Civilian Tech Support

Two incidents yesterday consumed lots of investigation and research time. Then, with the right trick, dissolved into nothing. It's finding that "right trick" that's tricky.

Importing Audible Downloads to iTunes

Scott wanted to burn his Audible purchases to CD so he could listen to the books both in his car and on the CD player in his office. He's on Windows 7.

Trying to download purchases from his Audible library page only took us to a generic "how to listen to your audiobooks" page. I poked around the support pages and downloaded the Audible Download Manager (ADM) application--nothing. I authorized his computer to download Audible files--nothing. I installed iTunes because it was clear from the support docs that burning Audible books to CD is really only supported via iTunes. I specified to ADM that we were using iTunes. But again, nothing.

At this point, I contacted tech support via chat and it was escalated up to someone with more divine knowledge. 

She pointed me to an obscure setting on the Accounts page.

  1. Go to in your web browser and log in to your account.
  2. Hover your mouse over where it says, "Hi, Firstname!" at the top of the page and select Account Details.
  3. Log in again.
  4. Click Update Settings in the left column. 
  5. At the bottom of the settings page is a section titled Software Verification with a single checkbox. That setting controls whether Audible will check to see if the Audible Download Manager (ADM) is on the user's computer. Clear that checkbox (that is, turn it OFF -- we did not want Audible to check if ADM was installed).

After clearing that setting, clicking the Download button downloaded a file called "admhelper." I double-clicked the admhelper file and the download instantly started in ADM. It even loaded the file into iTunes' Audiobooks section. (If everything were working as expected, ADM would intercept and run that file.)

I would never have found that setting nor would I have known what to do with it had I found it.

Troubleshooting time: about 90 minutes.

The Case of the Rogue MP3 Tags

I had a 2GB collection of 299 short spoken-word audio files. I'd run them through Audio Book Builder to create a multi-part audio book I could listen to using iBooks on my iPhone.

The files were reasonably named in CamelCase format, like "AMomentIWillNeverForget.mp3," and sorted alphabetically in the Finder.

But when I looked at the audiobook "chapters" (that is, the individual MP3 files) in the iBooks interface, there were no filename titles. Only names like "Recording 413" or "Recording 56." It wasn't a sad sad sad thing, but I would have preferred seeing the filenames instead. 

Looking at a sample file with Get Info, I could see that the Title metadata was "Recording 56." 

OK, so the person's recording software automatically assigned a title to the recording. The original recording may even have been automatically titled "Recording 56." So he renamed the file in the Finder or Windows Explorer rather than using audio-editing software. So while the file had his intended name, the file's metadata carried the original "Recording 56."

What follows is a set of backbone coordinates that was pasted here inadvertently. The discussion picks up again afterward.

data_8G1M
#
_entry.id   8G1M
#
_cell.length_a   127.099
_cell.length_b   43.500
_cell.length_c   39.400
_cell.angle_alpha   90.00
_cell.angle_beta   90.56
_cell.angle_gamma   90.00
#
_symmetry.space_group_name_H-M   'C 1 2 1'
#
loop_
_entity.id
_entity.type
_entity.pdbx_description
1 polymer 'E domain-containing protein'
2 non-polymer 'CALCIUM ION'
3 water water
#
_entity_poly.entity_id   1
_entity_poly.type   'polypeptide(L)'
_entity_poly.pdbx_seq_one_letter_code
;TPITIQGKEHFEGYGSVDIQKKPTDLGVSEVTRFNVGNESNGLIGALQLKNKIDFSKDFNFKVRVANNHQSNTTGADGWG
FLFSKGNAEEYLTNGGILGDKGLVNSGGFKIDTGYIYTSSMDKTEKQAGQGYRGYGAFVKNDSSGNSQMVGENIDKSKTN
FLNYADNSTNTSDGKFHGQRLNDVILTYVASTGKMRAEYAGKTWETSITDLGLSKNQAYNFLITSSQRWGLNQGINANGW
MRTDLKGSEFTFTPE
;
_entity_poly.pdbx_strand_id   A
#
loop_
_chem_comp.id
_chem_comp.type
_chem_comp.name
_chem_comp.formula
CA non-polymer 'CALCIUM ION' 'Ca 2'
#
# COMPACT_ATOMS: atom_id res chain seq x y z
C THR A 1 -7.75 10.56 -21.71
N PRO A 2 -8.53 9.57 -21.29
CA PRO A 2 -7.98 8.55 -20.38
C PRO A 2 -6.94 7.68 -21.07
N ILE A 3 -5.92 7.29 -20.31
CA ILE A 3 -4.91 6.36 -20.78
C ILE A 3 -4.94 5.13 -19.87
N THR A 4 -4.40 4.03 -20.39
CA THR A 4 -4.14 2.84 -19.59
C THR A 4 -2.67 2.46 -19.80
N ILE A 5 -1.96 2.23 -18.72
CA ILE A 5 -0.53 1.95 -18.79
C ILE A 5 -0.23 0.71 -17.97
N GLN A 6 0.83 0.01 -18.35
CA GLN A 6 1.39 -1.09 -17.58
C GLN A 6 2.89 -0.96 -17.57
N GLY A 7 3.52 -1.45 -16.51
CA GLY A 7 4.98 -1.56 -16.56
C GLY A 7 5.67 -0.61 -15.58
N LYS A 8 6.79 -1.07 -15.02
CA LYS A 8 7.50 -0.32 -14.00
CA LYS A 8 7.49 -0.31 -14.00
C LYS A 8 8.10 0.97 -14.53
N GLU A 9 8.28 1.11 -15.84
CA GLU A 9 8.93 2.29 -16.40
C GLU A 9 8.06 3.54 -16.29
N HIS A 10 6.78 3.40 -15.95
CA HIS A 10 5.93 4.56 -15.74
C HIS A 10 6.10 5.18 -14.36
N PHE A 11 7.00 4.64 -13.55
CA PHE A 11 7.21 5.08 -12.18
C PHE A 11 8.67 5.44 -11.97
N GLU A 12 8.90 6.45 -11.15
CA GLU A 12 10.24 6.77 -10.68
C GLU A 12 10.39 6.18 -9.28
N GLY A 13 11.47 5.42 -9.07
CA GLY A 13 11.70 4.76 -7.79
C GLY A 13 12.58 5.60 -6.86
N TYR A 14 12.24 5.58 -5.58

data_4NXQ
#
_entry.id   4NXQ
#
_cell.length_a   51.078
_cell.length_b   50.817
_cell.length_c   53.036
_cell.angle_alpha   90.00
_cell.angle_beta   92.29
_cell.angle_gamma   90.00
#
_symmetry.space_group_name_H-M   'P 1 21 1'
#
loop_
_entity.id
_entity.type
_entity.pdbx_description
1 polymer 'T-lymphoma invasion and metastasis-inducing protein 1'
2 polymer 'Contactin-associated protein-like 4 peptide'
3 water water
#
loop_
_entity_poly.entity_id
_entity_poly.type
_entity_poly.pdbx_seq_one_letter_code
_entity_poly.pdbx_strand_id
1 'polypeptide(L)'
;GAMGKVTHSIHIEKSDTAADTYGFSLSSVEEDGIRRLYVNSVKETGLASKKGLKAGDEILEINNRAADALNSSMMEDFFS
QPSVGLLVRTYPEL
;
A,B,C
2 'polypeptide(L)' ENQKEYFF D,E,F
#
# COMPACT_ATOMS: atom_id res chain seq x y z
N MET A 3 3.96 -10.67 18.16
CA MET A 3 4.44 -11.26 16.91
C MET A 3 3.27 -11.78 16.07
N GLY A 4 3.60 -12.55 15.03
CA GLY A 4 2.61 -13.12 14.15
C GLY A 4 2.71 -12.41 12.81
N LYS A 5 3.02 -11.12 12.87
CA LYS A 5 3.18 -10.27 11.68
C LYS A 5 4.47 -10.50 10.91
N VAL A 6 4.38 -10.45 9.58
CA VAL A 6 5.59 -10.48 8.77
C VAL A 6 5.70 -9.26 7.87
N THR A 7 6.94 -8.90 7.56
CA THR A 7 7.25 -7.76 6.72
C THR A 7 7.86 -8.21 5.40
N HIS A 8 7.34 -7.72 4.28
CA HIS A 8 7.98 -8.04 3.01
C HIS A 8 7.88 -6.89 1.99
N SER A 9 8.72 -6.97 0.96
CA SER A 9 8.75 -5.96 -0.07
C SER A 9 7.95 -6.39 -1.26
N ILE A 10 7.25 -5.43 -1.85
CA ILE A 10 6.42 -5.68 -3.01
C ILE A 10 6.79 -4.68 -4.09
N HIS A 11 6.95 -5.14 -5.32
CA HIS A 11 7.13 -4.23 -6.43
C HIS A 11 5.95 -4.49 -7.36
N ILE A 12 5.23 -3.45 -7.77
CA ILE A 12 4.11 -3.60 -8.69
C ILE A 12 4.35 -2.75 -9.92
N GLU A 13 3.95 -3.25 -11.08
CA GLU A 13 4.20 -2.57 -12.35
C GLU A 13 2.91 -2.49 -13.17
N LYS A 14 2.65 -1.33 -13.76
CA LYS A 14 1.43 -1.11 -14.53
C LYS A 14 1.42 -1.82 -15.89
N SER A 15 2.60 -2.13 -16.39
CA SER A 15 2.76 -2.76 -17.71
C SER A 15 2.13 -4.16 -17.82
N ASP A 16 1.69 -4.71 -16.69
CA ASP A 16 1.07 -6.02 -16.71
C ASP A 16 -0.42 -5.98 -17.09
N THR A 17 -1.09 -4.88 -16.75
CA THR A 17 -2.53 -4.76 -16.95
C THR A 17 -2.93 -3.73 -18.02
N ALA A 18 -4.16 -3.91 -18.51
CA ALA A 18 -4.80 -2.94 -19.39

Which in the real world may not be an issue, but when you want to play that file in iTunes or on any MP3 device, the software will look at the Title tag and ignore the filename. I tried using Doug Adams' Join Together application and got the same result: it read the Title tag, not the filename.

What to do, what to do. I started searching for "mac application mp3 tag editor" and even added "automator." I did not want to individually edit 299 files; it needed to be a batch operation. And I could tell that even Doug's Applescripts could not help me here; they depended on well-tagged files and would not, I think, scoop up the filename for use as a variable.

I skimmed the various offerings using my "zero grief policy" criteria and passed by those that looked old, too fiddly, or required compiling a command-line app (though a command-line app in a script might have been able to do the job). 

I considered Metadatics and looked at the other projects the guy offers. Where there's one audio program available, there are usually 3 or 4. 

And lo, I found it: a freeware app called Tag Stripper. Its purpose in life was simple: to remove all of a file's metadata.

Tag Stripper will eliminate any non-audio data from an audio file. Some examples of tags that are removed are: ID3v1, ID3v2, Logic Metadata, Garage Band Metadata, and Pro Tools Metadata.

Better: all you needed to do was drop one or many files on the application and it would either output the stripped files to a new directory or overwrite the old files.

So maybe I didn't need to be a cleverboots and find a way to switch a tag with a filename. Maybe clearing the tags was all I needed to do.

I tested Tag Stripper on copies of five files, choosing to overwrite the old ones. The Finder showed that the Title metadata was gone. I dragged the new files into Audio Book Builder and lo! The filenames now appeared.

Success! Heady with excitement, I dragged all 299 files onto the Tag Stripper application and watched in awe and delight as it chewed through all the files, one by one, leaving clean files in their place.

I regenerated the audiobook files with the stripped files and I can now scan the filenames in iBooks. My OCD is satisfied.

Time spent: maybe an hour or two, off and on.


I don't know that there was a method to my troubleshooting beyond: 

  • Know that I can solve the problem, or at least get a result close to what I want.
  • Try stuff. 
  • Ask for help when I don't know what to do next. 
  • Be open to the solution being different from what I expected or wanted.
  • Improvise, dance, adapt to circumstances.

Thing is, I've been futzing with computers since the mid-80s and so this is all a bit of a pastime for me. How do normal people deal with this mess?